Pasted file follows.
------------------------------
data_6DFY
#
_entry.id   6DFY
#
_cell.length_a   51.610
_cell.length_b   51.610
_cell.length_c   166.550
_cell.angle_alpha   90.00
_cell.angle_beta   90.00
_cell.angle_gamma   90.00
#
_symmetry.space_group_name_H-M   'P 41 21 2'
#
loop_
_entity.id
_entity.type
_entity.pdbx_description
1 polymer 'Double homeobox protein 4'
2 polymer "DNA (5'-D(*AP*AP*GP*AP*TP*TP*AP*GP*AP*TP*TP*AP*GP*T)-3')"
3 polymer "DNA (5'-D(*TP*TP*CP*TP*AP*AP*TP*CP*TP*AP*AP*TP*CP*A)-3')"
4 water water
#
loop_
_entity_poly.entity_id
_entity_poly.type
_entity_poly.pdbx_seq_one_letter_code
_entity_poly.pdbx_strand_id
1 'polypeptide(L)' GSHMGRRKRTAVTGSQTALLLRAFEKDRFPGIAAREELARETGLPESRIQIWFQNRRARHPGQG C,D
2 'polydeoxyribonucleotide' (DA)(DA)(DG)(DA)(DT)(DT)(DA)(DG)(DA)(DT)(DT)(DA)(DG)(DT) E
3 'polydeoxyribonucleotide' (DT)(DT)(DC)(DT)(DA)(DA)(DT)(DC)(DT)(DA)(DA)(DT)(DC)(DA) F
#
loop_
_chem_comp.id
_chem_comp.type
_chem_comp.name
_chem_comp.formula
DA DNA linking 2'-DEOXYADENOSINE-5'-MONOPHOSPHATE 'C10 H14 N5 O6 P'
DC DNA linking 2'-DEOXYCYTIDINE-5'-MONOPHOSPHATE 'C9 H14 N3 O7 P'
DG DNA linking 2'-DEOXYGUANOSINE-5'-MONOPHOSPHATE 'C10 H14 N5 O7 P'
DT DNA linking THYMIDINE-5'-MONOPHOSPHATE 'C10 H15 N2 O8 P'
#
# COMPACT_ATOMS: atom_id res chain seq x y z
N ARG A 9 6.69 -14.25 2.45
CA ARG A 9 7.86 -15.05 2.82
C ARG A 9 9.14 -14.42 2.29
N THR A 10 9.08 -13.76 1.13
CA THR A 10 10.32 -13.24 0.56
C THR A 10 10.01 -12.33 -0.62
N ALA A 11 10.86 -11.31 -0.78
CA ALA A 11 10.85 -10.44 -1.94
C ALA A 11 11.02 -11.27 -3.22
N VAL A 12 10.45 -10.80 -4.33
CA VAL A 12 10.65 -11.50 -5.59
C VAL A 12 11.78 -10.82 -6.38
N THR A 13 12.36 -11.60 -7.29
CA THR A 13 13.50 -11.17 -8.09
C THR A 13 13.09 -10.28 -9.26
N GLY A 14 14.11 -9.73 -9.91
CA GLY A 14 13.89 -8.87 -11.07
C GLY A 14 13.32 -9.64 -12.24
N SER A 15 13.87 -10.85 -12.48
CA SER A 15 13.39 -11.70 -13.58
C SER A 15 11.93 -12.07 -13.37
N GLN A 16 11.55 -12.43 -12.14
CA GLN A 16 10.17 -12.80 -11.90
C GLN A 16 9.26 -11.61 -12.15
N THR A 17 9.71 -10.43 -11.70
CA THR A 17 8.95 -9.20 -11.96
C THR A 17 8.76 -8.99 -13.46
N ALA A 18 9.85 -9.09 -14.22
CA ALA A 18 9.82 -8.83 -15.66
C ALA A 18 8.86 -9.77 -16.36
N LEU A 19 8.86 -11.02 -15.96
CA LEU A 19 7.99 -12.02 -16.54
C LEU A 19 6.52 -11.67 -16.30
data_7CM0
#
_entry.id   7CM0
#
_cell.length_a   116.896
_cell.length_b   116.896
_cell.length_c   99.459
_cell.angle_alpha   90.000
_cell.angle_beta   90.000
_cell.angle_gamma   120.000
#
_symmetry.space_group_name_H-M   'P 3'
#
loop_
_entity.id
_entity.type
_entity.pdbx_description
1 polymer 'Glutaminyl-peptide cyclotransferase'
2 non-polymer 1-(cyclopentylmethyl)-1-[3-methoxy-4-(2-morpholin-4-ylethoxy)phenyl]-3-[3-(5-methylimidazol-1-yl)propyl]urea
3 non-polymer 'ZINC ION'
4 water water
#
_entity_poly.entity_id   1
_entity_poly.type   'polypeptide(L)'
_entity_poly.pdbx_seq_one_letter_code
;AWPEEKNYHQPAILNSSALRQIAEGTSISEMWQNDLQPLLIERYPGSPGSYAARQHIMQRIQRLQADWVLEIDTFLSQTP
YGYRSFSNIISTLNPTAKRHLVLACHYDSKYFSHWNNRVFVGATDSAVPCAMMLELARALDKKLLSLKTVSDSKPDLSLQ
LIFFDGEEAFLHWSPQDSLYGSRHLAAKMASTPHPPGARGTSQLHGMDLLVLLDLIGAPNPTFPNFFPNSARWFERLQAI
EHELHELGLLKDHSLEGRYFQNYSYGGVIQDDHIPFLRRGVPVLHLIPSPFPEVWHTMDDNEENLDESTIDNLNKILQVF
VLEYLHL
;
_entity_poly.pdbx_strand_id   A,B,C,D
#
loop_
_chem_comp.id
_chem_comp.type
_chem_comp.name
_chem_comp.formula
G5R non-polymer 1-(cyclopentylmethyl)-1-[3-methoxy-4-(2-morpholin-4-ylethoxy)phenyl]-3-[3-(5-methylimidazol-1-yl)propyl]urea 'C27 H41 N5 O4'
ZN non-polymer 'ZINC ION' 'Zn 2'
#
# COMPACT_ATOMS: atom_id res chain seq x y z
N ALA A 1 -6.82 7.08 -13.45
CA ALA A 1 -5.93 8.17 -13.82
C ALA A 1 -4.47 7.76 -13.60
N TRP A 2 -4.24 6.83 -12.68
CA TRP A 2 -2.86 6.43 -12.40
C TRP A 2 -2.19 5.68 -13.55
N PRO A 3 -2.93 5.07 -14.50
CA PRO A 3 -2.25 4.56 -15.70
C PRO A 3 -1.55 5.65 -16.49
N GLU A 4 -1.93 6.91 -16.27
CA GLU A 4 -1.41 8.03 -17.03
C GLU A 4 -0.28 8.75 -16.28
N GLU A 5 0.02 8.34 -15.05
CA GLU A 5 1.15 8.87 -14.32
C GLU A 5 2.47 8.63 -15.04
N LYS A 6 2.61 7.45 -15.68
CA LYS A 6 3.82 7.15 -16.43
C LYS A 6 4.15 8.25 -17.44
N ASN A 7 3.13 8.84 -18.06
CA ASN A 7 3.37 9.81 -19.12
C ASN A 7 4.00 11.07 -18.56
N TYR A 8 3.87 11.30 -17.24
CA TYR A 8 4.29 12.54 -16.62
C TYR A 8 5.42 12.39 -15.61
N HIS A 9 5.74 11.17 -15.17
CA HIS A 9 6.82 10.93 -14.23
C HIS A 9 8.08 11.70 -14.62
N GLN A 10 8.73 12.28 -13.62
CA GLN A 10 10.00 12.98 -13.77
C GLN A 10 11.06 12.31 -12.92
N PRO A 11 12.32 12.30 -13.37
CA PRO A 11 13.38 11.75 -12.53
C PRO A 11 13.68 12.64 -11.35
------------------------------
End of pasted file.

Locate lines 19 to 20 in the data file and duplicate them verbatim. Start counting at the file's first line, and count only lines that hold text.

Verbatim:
2 polymer "DNA (5'-D(*AP*AP*GP*AP*TP*TP*AP*GP*AP*TP*TP*AP*GP*T)-3')"
3 polymer "DNA (5'-D(*TP*TP*CP*TP*AP*AP*TP*CP*TP*AP*AP*TP*CP*A)-3')"